The present invention also yields a better heater by using high performance reinforcements. Specific reinforcing fillers provide better thermal conductivity than the fillers used in prior art polymer heaters. Eckman teaches the use of a few thermally conductive materials, such as graphite or metal powder, but specifically warns against excessive use of such fillers, because of loss in dielectric strength of the heater. This limitation may be overcome by the use of an intermediate dielectric layer (not shown) between the resistance wire 24 and the outer sheath 12. The dielectric layer is made of a polymer similar to the rest of the heater, however lacking a reinforcing filler. Dielectric inks from Electro-Science Laboratories, Inc. are well-suited for this purpose. This moots any concern over the dielectric strength of the outer sheath 12. To maximize the efficiency and thermal conductivity of the heater, the intermediate dielectric layer should by ultra thin, approximately 100 microns in thickness, however thicknesses up to 1 millimeter may also be suitable for the present invention. This may be applied to the core by implementing a dipping, spraying, or screen printing operation before over molding the outer sheath 12.
Another method of increasing thermal conductivity is by using carbon fibers as a reinforcing filler. Carbon fibers significantly improve the thermophysical properties of the heater, but they conduct thermal energy much better in their longitudinal, rather than their transverse direction. However, because the fibers behave like logs during the molding, aligning themselves in the direction of the mold flow, their natural tendency is to end up parallel to the heater surface (perpendicular to the heat flux). The desired orientation may be obtained by applying an electric field to the mold flow during manufacturing. The power pins 20 may act as one electrode, and the mold itself may act as the other.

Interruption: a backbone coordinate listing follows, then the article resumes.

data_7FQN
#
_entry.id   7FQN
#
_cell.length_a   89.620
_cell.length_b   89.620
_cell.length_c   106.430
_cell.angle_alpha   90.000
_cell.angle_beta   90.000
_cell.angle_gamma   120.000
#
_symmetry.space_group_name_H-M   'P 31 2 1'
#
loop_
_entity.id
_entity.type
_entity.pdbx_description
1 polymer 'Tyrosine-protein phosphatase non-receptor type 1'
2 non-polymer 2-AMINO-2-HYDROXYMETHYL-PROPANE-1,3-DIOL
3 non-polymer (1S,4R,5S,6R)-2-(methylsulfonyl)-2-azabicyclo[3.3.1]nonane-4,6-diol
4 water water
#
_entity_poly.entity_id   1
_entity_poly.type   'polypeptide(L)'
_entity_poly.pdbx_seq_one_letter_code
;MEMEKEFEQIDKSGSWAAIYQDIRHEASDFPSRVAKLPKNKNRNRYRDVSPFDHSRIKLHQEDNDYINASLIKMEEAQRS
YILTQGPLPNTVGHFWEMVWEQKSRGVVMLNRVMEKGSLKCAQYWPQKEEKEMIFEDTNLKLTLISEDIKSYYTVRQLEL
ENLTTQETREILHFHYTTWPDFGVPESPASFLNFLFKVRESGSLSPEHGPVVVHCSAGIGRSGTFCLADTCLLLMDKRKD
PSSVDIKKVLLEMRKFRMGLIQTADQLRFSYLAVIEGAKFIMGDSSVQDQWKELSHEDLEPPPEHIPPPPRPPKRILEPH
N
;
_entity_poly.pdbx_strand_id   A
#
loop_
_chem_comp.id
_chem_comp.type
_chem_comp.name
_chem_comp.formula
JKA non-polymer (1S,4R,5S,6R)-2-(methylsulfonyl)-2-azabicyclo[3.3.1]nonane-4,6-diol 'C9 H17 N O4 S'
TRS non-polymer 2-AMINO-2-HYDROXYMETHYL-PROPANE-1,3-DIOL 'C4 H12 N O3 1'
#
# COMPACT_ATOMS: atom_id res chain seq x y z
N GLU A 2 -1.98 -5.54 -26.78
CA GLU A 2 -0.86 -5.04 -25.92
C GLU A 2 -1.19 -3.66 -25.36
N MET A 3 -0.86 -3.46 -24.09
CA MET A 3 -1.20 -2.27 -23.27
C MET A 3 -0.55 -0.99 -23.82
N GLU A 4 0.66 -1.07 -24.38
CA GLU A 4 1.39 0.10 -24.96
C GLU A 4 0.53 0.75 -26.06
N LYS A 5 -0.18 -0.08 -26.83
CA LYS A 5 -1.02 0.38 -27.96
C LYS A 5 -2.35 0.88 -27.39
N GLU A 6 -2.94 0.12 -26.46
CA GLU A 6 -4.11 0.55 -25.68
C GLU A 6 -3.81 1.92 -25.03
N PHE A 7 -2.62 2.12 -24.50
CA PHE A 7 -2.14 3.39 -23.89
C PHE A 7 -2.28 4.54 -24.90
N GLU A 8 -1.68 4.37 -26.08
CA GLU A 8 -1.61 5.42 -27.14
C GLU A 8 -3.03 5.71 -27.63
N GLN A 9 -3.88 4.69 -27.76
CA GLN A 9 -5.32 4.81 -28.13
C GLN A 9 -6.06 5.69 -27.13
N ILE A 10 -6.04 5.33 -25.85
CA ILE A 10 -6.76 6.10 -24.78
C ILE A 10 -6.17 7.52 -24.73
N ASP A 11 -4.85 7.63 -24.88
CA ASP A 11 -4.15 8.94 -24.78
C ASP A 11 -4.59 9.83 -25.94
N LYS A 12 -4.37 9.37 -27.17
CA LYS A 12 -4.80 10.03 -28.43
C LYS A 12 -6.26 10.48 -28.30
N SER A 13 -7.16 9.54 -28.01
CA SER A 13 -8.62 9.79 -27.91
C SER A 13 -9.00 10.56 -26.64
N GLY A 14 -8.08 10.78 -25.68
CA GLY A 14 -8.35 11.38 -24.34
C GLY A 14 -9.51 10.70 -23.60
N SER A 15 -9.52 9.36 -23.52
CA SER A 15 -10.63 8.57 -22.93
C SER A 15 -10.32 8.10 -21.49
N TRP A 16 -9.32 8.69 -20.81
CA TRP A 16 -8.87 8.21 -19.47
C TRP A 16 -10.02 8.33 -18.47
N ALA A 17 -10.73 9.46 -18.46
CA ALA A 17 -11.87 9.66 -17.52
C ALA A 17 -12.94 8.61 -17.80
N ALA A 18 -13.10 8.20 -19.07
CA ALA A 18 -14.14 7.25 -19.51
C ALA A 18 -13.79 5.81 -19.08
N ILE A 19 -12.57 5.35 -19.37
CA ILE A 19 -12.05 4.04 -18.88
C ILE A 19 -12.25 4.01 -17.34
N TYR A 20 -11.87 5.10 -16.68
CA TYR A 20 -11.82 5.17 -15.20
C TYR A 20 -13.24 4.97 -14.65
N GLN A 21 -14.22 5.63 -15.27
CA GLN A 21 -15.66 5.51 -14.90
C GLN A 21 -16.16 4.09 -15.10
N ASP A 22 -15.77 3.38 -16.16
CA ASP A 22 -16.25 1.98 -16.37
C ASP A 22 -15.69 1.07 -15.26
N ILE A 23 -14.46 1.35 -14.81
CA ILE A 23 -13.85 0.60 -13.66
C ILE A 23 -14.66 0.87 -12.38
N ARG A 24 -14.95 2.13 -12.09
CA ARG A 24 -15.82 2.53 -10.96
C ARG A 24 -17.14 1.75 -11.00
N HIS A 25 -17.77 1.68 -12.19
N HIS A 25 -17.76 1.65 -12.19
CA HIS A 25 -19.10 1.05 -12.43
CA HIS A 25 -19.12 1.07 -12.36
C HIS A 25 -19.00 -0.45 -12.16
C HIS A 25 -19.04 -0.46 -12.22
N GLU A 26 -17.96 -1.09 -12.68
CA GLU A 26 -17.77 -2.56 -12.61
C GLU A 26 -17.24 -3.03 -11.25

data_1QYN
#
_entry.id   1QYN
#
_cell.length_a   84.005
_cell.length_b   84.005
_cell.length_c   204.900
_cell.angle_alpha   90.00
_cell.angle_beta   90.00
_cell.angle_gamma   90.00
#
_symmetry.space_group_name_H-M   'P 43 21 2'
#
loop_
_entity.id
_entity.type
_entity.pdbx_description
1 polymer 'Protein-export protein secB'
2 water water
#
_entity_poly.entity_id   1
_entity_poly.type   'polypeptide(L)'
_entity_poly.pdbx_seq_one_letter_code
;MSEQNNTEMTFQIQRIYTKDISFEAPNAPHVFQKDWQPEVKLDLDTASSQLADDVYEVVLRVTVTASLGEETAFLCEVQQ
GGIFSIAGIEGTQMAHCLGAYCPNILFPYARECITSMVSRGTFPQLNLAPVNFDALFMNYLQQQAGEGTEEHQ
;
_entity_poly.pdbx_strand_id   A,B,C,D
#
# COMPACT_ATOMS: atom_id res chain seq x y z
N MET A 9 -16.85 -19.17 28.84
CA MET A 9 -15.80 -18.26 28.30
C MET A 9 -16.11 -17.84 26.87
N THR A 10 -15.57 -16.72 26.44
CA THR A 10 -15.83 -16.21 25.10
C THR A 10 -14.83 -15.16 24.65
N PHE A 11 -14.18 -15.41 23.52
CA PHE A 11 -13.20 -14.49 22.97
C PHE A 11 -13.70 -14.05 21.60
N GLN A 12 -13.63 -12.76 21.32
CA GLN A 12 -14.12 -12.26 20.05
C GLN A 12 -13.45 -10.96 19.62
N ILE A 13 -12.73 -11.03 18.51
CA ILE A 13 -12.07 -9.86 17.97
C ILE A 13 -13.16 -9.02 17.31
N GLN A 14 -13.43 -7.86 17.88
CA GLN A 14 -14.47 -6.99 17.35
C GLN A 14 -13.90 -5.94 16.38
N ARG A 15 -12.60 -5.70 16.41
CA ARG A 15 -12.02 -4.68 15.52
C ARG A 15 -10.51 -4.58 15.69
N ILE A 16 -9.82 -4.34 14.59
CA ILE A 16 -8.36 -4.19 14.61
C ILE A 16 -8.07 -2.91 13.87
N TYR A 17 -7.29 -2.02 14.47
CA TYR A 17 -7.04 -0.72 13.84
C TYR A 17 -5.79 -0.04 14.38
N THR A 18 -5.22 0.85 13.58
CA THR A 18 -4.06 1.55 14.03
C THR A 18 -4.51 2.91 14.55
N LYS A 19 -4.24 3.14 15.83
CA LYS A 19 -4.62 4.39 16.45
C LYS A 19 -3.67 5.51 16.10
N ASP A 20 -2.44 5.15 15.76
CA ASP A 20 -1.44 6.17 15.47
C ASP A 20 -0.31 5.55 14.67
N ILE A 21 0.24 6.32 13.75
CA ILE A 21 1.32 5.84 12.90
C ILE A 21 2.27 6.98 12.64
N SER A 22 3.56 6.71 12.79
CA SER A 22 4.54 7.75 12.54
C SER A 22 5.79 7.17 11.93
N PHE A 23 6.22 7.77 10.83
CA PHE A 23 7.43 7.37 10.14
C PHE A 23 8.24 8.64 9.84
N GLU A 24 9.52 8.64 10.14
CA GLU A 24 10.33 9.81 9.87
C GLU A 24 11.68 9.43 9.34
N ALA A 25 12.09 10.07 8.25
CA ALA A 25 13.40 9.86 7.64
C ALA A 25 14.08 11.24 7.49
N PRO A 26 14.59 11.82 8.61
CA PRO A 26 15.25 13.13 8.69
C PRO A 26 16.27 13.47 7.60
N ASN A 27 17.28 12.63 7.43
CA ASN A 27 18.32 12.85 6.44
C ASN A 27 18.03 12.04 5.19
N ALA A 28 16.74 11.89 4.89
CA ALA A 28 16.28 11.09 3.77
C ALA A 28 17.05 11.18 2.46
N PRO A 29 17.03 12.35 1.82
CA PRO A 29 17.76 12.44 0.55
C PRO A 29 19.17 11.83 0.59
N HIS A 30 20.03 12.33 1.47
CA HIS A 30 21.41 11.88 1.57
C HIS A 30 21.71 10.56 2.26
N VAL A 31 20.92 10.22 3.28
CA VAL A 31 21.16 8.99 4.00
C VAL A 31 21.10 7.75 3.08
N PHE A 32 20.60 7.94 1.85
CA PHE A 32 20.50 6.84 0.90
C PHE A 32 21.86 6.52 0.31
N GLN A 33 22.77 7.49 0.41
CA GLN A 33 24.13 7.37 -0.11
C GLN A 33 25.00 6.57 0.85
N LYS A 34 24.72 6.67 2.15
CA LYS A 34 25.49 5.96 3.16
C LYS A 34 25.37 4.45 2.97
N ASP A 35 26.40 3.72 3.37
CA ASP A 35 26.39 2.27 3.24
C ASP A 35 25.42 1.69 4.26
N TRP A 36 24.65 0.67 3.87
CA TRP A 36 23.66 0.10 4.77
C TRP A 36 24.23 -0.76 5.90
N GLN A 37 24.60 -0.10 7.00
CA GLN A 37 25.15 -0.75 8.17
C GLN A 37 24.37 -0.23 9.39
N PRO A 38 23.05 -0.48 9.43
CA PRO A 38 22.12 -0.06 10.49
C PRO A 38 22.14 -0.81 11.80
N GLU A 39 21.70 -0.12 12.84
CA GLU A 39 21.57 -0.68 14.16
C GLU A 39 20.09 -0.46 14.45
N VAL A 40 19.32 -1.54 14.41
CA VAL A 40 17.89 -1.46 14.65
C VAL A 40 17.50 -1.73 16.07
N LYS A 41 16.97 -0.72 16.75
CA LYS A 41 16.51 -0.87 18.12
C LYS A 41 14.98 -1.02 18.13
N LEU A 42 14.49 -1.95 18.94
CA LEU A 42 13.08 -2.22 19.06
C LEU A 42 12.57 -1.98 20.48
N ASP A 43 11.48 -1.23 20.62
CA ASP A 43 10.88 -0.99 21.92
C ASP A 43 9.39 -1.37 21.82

Other desirable fillers that have been found are magnesium oxide (MgO), aluminum nitride (AIN), and boron nitride (BN). The inventors have found by means of the laser flash method (ASTM E1461), in the specific application of which all measured quantities are directly traceable to National Bureau of Standards (“NBS”) standards, that such fillers provide thermal conductivity well in excess of 2.0 W/(m*K), and close to 5.0 W/(m*K). On the other hand, it is highly unlikely that the prior art polymer heaters, such as disclosed in the Eckman patent, could ever significantly exceed 1.0 W/(m*K) using the same standard.
Desirable polymer bases for the composite consist of allyls, aminos, epoxies, phenolics, silicones, and thermoset polyesters. The desired reinforcement fillers for the particular heater are selected and added to the base polymer before transfer (or compression) molding.
To use a solid core 22 for high temperature applications, it is likely necessary to offset the coefficient of thermal expansion (“CTE”) for the sheath material from the CTE of the core material. This is due to the fact that core material will naturally be hotter than the sheath material. The CTE for the sheath material must be matched (fall within a specific range) to the temperature of a particular application and the CTE of the core material. The CTE of the materials may be adjusted by controlling the filler levels. For example, higher filler levels in the core material can counter the expansion mismatch. Another example of changing the CTE of the core to overcome mismatching, is the use of reinforcing fillers in the core which have lower CTEs than the reinforcing fillers used in the sheath material.